Over the years, many people have talked about the potential benefits of building a ‘kill switch’ into mobile phones, and now, a figure has been released which helps to quantify how much of a benefit this feature would be, in financial terms.
According to research done by William Duckworth PhD, of Creighton University, having a kill switch built into mobile phones, one that could be activated to render the phone useless if it’s stolen, could save consumers in the region of $2.6billion (the equivalent of around £1.5billion) every year!
This is, of course, on top of the fact that it might well make theft of mobile phones less prevalent. Muggers would be far less inclined to steal your Samsung Galaxy S5 or your Sony Xperia Z2 if they knew that the phone would be left as a non-working, and thus essentially worthless, brick. The central idea behind Professor Duckworth’s research is that it would that the monetary benefit would happen as a result of reducing the amount of theft; with less theft, people might not feel it necessary to pay insurance premiums against their phone being stolen.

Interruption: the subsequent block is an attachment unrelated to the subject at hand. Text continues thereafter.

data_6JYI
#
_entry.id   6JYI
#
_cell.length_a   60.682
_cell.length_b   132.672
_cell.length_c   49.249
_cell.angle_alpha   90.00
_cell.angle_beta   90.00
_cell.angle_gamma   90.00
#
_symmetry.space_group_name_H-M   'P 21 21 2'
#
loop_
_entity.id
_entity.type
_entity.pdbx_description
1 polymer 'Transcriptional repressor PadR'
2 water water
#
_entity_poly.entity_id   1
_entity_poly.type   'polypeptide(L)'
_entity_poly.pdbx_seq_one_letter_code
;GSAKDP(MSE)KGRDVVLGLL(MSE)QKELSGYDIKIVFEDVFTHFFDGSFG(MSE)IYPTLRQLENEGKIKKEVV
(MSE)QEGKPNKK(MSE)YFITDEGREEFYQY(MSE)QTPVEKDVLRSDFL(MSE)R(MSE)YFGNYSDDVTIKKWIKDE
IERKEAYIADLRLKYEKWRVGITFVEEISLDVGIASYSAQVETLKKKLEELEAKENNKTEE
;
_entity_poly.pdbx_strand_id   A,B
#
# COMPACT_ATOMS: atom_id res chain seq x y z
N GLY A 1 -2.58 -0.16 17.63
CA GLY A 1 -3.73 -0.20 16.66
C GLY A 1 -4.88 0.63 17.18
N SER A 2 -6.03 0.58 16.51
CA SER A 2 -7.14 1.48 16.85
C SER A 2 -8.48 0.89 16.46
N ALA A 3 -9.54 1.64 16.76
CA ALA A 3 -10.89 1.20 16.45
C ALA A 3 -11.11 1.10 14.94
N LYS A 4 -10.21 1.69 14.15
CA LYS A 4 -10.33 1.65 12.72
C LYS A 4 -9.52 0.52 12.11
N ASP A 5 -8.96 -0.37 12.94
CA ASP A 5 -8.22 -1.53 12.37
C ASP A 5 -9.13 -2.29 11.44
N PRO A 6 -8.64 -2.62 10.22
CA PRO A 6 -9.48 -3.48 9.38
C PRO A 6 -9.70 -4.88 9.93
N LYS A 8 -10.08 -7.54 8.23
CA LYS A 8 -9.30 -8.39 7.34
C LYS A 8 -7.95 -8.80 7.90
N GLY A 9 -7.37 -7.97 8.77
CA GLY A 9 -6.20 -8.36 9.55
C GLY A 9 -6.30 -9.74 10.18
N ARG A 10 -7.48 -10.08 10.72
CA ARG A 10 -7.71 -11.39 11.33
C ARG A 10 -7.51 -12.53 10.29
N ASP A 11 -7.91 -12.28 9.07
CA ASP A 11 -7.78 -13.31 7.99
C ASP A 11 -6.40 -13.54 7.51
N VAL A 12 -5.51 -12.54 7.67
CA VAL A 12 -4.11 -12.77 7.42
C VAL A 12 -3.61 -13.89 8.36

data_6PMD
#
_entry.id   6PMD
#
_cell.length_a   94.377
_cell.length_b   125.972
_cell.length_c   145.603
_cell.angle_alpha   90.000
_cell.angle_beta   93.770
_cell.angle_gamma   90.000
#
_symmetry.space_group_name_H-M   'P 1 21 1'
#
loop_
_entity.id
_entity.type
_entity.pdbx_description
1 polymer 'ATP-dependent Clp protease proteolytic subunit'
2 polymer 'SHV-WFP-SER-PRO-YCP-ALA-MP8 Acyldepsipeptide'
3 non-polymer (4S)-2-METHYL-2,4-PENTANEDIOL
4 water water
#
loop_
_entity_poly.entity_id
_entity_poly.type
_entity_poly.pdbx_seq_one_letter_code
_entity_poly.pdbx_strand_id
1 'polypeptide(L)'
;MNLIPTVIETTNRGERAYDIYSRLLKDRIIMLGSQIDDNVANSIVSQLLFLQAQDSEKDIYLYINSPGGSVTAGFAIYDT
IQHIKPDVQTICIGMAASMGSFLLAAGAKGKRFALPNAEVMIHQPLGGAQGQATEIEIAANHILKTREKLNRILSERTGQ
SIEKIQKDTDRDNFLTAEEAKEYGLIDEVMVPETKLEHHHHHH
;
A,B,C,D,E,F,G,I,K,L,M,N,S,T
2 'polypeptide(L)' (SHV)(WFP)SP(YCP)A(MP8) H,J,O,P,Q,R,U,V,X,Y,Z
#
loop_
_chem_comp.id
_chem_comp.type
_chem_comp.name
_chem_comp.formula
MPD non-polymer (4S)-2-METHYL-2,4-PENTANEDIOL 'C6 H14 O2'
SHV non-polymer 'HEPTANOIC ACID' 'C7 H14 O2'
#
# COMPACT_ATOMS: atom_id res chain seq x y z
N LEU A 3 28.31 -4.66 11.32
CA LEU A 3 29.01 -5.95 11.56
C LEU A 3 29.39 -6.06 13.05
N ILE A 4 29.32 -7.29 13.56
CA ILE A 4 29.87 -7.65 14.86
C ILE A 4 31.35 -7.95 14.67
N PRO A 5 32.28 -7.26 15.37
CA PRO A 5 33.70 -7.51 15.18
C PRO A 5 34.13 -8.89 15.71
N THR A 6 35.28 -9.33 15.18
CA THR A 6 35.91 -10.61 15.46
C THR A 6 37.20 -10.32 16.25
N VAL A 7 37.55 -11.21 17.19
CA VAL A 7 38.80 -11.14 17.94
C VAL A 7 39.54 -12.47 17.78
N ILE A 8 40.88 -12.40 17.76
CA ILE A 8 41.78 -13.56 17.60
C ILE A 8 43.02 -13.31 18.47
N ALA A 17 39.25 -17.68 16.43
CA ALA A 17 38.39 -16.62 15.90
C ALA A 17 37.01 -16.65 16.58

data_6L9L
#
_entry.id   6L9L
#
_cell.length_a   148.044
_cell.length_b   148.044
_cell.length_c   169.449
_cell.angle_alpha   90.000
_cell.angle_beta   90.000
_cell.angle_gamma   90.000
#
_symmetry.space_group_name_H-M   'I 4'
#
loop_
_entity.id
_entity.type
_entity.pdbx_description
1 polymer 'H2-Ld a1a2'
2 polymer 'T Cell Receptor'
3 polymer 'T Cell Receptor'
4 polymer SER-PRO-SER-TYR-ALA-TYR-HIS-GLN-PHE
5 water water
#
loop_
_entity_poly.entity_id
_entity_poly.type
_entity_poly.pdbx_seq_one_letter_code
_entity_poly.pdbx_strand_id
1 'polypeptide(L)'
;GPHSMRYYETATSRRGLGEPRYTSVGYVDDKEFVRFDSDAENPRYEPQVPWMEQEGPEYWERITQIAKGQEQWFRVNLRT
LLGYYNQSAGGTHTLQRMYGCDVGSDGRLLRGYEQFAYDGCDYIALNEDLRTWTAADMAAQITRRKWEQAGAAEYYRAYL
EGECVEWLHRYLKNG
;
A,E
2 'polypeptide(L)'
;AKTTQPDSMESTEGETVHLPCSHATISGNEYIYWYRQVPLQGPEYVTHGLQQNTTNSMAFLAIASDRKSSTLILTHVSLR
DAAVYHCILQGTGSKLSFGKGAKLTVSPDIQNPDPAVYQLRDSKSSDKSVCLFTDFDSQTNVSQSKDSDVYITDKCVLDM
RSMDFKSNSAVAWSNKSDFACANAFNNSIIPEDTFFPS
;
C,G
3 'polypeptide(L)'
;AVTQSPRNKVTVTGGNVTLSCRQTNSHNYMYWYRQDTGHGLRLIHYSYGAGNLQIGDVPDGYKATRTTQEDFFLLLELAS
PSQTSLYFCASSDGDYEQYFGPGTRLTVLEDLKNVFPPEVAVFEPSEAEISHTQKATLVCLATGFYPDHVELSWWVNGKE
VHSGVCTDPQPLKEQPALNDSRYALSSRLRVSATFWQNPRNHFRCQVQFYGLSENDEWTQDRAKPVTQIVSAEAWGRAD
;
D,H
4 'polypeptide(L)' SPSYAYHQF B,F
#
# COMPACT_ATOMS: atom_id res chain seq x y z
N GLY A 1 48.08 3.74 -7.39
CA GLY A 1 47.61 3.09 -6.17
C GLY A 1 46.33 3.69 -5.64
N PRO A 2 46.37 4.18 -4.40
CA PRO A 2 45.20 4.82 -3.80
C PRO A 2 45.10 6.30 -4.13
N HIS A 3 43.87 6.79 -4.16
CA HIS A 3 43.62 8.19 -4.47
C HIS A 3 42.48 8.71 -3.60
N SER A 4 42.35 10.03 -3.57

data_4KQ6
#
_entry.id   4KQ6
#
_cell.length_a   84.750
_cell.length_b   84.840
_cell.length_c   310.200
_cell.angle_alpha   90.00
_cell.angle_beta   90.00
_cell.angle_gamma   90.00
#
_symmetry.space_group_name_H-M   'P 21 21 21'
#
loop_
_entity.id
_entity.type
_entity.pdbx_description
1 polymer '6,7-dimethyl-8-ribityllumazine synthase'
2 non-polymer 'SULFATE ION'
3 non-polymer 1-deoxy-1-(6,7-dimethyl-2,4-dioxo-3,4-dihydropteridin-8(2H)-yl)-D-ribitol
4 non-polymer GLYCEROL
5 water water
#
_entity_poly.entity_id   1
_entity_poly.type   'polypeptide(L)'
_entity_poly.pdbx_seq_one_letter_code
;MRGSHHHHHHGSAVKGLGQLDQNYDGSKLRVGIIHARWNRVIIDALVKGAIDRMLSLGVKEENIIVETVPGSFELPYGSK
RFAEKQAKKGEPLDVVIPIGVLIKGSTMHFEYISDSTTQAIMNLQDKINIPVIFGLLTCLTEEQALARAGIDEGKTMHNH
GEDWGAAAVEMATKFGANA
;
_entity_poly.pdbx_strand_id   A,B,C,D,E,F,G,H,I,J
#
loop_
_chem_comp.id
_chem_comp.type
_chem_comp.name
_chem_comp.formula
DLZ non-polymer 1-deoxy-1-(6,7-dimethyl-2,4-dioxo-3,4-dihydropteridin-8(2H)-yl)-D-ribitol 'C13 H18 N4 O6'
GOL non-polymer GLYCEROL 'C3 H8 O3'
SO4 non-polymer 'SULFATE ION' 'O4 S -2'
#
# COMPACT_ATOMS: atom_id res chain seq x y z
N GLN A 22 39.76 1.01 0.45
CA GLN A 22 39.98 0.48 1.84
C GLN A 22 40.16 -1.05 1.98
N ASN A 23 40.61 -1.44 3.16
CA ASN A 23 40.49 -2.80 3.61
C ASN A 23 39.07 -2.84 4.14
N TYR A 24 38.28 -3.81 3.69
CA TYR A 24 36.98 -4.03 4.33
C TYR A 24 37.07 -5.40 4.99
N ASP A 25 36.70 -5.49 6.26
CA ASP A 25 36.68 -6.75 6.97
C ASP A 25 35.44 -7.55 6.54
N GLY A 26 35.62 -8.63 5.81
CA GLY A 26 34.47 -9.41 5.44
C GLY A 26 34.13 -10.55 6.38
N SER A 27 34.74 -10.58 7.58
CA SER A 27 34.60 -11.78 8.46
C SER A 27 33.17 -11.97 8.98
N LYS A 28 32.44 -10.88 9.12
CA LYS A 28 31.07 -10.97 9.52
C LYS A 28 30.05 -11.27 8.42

There are some problems with the report, of course, in that people could still steal phones for their parts, although it is likely that a kill switch would indeed lower the amount of theft.
The other important point is that insurance doesn’t just cover the phone against theft, and it also offers peace of mind against your phone being damaged, something that a kill switch would do nothing to prevent.
Still, while having insurance is definitely still a good idea (because accidents and cracked screens can happen), it’s hard to argue against something that might make society itself a nicer place!